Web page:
Kim Kardashain was offered $250,000 to publish an Instagram post advertising EMAX digital tokens. Kardashian published the post and included a link to the EthereumMax website, providing potential investors with instructions on how to invest in the digital token. In her post, Kardashain failed to disclose that this was an advertisement or that she was being paid for the promotion of the digital coin.
Per the SEC’s press release: “The SEC’s order finds that Kardashian violated the anti-touting provision of the federal securities laws. Without admitting or denying the SEC’s findings, Kardashian agreed to pay the aforementioned $1.26 million, including approximately $260,000 in disgorgement, which represents her promotional payment, plus prejudgment interest, and a $1,000,000 penalty. Kardashian also agreed to not promote any crypto asset securities for three years.” – SEC Charges Kim Kardashian for Unlawfully Touting Crypto Security
Social media is a major platform for marketing and advertisements and often is a lucrative line of revenue for influencers. However, with this line of revenue influencers have been quick to make false advertisements in hopes of earning quick profits, leading to civil liability in the realm of fraud and false advertising. With the rise of these allegations the FTC has been quick to respond by publishing an endorsement guideline aimed at social media influencers directly. The endorsement guideline serves as an outline as to what disclosures social media influencers must make when advertising a product or service and what statements should not be made, disclosure of which can lead to liability for fraud or false advertising.
Social media influencers have not only created a platform for their own name recognition; however, they have simultaneously created a platform to market various products and services. Through advertisements, product placements and endorsements, influencers have created a lucrative revenue stream. The FTC has created an endorsement guide to help influencers follow regulations, understand their responsibilities and avoid liability for fraud or false advertising.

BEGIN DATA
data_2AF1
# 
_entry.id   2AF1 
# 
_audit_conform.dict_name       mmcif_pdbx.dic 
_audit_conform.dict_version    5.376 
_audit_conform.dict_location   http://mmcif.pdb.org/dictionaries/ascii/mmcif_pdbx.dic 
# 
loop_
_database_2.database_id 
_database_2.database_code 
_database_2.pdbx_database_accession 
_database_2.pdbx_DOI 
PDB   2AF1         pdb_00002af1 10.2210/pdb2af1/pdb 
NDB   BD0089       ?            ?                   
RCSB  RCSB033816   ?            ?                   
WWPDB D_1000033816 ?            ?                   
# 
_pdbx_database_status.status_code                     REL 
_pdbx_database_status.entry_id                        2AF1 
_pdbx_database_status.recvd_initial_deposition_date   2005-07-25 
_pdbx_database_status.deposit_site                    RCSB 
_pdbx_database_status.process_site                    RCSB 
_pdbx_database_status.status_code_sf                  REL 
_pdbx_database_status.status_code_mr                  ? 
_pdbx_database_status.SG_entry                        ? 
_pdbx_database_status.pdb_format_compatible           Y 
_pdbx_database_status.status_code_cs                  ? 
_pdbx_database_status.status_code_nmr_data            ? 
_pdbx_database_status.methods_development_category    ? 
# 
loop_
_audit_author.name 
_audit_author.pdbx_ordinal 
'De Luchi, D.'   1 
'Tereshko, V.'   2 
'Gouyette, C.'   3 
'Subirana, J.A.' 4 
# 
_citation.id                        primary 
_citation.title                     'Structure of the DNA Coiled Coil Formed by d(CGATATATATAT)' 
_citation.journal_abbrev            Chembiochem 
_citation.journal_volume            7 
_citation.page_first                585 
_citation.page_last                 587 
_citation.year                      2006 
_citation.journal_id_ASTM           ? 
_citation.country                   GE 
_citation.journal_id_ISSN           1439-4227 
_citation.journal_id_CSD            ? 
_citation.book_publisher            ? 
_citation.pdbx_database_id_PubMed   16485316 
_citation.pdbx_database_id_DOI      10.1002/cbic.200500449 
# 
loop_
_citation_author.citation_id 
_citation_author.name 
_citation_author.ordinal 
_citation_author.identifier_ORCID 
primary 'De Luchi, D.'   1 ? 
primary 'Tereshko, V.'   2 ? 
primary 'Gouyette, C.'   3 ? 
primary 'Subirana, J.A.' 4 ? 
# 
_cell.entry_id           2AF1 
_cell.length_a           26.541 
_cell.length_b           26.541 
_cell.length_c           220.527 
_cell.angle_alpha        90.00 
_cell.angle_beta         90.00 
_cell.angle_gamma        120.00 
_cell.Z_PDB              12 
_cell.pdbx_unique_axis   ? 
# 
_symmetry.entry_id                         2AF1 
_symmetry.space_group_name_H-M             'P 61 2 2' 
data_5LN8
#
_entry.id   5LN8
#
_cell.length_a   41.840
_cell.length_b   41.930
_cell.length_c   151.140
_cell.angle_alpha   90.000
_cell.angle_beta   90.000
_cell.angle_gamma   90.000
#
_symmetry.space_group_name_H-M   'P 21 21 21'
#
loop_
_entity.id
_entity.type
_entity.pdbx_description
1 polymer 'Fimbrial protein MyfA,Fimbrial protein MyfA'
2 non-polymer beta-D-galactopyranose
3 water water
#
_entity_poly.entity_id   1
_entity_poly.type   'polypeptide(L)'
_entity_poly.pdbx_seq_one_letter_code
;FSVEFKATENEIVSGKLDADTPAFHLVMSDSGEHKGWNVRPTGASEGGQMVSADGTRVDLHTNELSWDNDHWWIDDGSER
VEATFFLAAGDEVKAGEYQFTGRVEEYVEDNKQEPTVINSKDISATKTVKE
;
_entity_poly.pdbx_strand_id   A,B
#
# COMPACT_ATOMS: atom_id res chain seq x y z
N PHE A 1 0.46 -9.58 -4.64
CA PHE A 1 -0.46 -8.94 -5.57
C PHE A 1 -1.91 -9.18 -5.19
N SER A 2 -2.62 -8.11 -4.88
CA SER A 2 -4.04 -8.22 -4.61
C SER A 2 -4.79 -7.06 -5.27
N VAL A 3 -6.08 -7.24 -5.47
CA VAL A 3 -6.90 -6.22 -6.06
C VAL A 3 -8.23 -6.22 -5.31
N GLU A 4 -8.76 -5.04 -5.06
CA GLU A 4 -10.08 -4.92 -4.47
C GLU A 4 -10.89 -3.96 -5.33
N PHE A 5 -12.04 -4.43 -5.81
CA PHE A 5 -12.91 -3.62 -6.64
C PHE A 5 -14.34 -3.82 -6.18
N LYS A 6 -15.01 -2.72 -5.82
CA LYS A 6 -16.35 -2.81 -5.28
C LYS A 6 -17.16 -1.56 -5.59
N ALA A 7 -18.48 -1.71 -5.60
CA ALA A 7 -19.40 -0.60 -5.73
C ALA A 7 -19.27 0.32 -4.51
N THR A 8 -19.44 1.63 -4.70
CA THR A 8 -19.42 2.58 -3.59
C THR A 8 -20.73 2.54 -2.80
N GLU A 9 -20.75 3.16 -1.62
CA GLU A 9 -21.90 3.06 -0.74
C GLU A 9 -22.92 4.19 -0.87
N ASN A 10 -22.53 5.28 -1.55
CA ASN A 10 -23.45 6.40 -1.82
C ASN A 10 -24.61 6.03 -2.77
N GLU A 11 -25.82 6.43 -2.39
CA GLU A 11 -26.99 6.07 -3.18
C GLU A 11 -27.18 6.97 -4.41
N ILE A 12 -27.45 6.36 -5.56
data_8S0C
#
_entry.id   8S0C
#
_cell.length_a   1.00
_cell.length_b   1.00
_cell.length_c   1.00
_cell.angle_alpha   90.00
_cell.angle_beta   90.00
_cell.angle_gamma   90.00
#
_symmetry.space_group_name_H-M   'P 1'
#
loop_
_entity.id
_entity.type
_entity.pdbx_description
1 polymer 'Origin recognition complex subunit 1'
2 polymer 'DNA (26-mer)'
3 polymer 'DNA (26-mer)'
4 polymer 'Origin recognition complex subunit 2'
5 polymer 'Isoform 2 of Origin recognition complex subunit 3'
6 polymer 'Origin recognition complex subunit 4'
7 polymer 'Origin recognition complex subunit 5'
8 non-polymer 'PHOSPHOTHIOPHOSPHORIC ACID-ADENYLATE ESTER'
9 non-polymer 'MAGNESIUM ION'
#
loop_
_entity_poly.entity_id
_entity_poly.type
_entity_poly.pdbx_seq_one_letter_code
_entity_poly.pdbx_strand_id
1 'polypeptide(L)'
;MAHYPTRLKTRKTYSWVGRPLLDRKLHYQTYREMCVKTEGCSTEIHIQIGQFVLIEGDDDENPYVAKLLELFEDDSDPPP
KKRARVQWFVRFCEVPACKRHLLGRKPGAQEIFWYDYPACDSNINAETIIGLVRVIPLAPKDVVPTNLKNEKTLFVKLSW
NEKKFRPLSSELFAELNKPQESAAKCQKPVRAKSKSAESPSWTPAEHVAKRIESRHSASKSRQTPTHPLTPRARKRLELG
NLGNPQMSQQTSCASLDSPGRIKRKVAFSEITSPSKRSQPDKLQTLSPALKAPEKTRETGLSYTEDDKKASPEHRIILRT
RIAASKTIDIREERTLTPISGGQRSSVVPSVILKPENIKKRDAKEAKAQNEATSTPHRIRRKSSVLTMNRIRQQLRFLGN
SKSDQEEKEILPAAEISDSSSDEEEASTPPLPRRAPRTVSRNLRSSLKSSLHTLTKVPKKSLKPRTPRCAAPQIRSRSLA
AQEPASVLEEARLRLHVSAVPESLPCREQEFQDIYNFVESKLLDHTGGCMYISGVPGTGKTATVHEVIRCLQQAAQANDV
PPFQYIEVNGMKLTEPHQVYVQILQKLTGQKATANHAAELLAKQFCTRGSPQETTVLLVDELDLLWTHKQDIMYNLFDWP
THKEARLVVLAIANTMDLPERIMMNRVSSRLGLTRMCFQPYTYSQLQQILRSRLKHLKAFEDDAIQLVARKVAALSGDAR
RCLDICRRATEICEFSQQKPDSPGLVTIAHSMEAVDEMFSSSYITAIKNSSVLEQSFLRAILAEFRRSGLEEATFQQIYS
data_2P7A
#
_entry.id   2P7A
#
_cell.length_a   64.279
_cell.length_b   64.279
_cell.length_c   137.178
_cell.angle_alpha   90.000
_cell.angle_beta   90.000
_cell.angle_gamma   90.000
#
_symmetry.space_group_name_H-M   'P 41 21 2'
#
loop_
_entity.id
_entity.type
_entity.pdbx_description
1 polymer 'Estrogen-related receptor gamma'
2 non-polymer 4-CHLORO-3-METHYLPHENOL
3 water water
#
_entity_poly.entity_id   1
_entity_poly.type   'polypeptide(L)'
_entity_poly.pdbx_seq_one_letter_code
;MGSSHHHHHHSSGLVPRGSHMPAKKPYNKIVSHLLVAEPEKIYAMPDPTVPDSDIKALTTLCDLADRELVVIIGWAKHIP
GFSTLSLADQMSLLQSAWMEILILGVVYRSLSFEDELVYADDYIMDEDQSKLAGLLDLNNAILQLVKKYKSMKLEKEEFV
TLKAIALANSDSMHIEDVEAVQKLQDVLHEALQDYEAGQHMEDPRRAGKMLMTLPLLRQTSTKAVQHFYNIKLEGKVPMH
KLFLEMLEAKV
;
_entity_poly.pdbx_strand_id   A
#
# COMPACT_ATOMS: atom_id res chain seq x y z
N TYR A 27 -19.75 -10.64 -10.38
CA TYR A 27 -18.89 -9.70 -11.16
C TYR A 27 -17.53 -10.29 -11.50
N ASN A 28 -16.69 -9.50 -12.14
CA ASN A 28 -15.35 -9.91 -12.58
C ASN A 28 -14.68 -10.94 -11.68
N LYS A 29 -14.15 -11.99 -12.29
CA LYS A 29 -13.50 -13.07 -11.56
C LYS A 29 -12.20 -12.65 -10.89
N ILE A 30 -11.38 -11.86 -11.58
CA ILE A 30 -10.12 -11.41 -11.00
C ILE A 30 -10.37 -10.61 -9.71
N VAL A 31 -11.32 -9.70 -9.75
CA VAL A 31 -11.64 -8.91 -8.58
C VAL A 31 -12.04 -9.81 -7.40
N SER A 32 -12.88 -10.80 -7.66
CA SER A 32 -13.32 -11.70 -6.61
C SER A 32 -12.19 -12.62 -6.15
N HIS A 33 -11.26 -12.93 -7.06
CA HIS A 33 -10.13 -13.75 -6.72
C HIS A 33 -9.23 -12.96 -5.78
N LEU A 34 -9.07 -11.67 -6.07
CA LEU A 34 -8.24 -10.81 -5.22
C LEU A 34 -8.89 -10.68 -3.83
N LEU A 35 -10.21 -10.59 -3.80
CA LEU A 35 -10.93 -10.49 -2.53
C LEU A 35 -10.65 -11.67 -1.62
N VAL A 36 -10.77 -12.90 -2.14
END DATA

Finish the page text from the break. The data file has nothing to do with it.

“The mission of the Securities and Exchange Commission (SEC) is to protect investors; maintain fair, orderly, and efficient markets; and facilitate capital formation. The SEC strives to promote a market environment that is worthy of the public’s trust.” On October 13, 2022 SEC Chair Gary Gensler cautions investors not to make investment decisions based solely on the recommendations of a celebrity of influencer.
Social media influencers have an obligation to make certain disclosures when advertising certain products and services. When an influencer has a financial interest or a relationship whether it be an employment, family or personal, in products or services they are promoting, this interest must be disclosed. These disclosures must be clear and simple so that people can easily understand the influencers’ interest in the product. Aside from making the aforementioned disclosures there are other limitations on social media advertisements including:
Fraud and False Advertisement please see the links below: